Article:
Dynamic and Data-Driven
Melanie Kyrklund is a Senior Data Consultant at Mobiquity. She joined the company in September 2018, after nearly 15 years of working with data for companies such as Booking and Staples. Melanie is passionate about data as a product and enjoys delving into the customer journey to continually improve user experience from a data driven perspective. She is excited to share her own journey as a rising star at Mobiquity.
From digital marketing to conversion rate optimisation
Melanie: Ten years ago, I made an unexpected career move from digital marketing to conversion rate optimisation (CRO). A new field for me, it involved understanding why website visitors don’t convert, and how to improve user experience. It is most commonly associated with A/B testing, where solutions are dynamically served to visitors to scientifically measure what works best. I loved the way data, UX, psychology, and engineering all converged within this discipline. The ability to rapidly test features in real time was fascinating. I was immediately hooked.
A new way of working
This moment in my career ushered in a shift in how I had previously learned to work. Firstly, data became my source of inspiration and a brutal idea validator. I was humbled by the realisation of just how difficult it was to a deploy a winning experiment, and with this awakening came an appreciation of the rigour (both analytical and operational) required to influence customer behaviour and generate results.
Secondly, as I was coming from a marketing background where I thought and worked in channels, my view of customers was greatly enriched. I started analysing data to identify and understand the customer journey, their behaviours, and their frustrations. It was also my first foray into wearing multiple hats — data insights needed to be translated into testable experiences, meaning I had to develop my UX and technical skills.
Looking back over the past decade, my personal journey has been reflective of the industry at large, where different areas of knowledge have converged in order to deliver customer experiences.
For example, the rise of mobile technology has meant customers are interacting with us across multiple devices and touch-points. Barriers between marketing, product engineering and data teams need to be broken down in order to understand the user journey and build personalised, cohesive experiences.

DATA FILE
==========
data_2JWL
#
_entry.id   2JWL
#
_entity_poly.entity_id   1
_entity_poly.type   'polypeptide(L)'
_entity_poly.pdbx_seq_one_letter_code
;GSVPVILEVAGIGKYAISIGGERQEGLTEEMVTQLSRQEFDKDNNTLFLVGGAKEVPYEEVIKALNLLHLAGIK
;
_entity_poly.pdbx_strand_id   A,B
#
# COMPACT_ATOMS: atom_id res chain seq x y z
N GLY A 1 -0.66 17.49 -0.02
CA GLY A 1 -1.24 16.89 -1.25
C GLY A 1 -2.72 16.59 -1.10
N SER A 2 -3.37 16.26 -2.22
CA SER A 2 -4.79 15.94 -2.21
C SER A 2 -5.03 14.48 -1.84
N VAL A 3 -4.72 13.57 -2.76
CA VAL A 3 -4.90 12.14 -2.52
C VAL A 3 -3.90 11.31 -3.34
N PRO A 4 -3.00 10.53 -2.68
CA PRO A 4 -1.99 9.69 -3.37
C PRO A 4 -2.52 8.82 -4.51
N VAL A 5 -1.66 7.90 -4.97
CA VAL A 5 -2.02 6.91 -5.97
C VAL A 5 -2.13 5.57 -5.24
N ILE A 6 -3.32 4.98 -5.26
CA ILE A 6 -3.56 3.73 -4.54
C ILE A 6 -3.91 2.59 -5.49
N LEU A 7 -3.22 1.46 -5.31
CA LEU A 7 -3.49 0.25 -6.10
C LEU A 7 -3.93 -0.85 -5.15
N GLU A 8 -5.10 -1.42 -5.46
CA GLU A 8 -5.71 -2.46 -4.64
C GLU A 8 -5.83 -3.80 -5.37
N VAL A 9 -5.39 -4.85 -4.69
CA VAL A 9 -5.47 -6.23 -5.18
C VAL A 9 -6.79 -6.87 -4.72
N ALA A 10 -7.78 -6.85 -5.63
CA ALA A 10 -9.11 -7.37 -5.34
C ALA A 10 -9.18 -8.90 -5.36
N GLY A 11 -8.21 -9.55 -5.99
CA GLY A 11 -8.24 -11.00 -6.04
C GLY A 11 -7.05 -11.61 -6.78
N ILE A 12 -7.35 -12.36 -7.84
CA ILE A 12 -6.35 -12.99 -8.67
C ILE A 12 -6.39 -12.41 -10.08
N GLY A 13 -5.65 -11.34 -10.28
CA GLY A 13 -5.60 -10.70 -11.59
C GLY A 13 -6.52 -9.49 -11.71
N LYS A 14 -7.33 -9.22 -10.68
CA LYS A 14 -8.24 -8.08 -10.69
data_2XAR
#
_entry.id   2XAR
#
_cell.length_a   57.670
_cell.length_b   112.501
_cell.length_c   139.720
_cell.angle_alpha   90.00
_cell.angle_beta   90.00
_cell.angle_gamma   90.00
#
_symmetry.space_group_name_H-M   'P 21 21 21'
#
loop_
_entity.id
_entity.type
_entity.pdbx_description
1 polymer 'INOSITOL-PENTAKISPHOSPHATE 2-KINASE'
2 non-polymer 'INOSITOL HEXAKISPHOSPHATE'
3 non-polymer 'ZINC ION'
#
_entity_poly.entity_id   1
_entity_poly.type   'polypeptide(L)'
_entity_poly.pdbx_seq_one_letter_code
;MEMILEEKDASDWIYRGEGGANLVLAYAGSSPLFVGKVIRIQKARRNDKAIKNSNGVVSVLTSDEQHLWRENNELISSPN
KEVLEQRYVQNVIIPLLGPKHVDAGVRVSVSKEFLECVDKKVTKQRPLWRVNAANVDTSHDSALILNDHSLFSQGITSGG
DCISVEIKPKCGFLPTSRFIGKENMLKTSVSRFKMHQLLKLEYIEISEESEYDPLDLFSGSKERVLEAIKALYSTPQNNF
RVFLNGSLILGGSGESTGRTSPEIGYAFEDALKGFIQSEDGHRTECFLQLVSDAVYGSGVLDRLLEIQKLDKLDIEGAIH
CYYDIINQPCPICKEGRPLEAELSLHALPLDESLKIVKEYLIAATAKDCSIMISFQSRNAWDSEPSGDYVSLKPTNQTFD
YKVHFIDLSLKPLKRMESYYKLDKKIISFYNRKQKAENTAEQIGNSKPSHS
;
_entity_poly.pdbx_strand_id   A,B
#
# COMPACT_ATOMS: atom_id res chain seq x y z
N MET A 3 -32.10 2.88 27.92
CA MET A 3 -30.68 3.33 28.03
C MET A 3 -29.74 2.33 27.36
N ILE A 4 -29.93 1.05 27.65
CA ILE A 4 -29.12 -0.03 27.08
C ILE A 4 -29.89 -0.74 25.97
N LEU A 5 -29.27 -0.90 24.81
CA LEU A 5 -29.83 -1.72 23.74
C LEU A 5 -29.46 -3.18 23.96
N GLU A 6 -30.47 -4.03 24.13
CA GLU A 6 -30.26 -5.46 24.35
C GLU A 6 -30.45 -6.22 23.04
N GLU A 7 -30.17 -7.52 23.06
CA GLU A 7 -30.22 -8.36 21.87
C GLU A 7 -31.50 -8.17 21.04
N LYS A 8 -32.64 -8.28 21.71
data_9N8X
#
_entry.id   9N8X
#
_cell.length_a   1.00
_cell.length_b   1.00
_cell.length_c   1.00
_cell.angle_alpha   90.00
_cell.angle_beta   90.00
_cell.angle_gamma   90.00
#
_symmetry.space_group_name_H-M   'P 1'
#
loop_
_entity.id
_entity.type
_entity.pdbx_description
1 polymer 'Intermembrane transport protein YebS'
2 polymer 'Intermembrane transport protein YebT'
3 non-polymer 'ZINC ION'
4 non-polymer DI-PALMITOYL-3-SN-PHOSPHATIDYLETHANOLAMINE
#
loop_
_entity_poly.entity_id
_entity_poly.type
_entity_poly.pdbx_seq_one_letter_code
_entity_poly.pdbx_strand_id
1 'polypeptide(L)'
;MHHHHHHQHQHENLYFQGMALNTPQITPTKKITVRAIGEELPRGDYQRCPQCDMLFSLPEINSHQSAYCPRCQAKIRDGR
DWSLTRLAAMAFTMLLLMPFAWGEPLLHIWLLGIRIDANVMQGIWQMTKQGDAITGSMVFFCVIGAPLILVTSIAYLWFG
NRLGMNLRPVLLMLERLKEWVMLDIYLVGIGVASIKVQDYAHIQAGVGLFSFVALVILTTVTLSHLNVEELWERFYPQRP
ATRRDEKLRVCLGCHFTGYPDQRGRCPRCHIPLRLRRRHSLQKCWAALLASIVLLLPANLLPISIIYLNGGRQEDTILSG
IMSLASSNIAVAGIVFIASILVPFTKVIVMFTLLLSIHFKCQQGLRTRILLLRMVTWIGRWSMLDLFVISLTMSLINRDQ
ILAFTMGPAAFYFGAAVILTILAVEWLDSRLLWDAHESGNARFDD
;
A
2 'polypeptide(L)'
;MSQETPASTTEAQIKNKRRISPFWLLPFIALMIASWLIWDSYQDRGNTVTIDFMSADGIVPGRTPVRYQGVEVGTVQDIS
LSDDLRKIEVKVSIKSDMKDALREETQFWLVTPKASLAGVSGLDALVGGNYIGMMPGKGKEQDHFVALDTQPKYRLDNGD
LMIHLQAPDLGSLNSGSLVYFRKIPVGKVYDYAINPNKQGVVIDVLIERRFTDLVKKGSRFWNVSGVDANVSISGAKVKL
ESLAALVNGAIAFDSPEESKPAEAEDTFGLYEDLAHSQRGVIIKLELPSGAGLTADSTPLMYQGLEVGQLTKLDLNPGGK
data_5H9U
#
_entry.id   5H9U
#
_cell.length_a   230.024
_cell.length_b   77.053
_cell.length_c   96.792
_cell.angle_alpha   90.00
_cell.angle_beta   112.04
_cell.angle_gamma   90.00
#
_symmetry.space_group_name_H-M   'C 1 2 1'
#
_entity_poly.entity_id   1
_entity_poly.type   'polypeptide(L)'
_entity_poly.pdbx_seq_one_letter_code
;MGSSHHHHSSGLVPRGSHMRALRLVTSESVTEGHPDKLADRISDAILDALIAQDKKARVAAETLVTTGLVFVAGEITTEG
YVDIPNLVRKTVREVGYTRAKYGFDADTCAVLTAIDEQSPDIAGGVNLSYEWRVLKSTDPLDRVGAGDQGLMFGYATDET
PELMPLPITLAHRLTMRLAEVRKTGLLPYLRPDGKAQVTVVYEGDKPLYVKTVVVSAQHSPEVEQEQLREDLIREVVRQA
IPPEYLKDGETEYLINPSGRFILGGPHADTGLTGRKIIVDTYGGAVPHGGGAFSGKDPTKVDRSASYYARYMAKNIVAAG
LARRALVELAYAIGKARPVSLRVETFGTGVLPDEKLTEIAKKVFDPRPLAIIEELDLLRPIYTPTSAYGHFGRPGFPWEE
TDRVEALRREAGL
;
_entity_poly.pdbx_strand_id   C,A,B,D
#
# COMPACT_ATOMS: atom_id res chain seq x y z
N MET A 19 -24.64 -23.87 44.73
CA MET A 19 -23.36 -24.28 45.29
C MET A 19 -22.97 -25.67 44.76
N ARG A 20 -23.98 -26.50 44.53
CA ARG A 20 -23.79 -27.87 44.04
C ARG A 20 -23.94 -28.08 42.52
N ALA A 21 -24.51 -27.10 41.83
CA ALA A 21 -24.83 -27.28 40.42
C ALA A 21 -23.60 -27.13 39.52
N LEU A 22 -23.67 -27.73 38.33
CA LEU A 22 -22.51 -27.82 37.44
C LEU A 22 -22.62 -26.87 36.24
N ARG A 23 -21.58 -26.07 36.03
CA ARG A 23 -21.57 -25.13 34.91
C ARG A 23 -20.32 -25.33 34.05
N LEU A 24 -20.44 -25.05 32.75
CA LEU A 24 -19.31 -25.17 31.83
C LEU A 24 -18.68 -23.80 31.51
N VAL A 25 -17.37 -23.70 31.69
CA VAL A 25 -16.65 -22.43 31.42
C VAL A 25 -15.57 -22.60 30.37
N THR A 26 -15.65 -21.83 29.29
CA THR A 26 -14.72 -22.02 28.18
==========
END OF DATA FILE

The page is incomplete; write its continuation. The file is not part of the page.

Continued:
A changing industry
This shift towards a journey-focus and multidisciplinary teams is also very well illustrated by the emergence of growth hacking. These teams work on the customer journey holistically using data & a/b testing to work out which segments, marketing journeys and product features can be optimised for growth. Scale is built into product features (e.g. member-get-member loops) wherever possible, ingeniously driving usage.
From a broader perspective, organisations have integrated data and experimentation into product teams to varying degrees, for instance as advocated by the lean start-up approach. On the mature end of the spectrum, Spotify and Skyscanner have reorganised their staff into autonomous cross-functional teams called squads. They see integration of engineering with other disciplines as central to rapid evolution of their product.
Furthermore, the emergence of cloud computing has enabled data to play a bigger role in the frontend experience of customers, increasingly driving application functionality as well as the relevance of marketing messaging across touch-points. As data becomes productised, T-shaped individuals such as technical marketers and data-driven POs are required to translate data science and engineering into engaging customer journeys.
Autonomous cross functional teams are no longer synonymous with innovation, but an integral part of building, optimising and scaling digital experiences.
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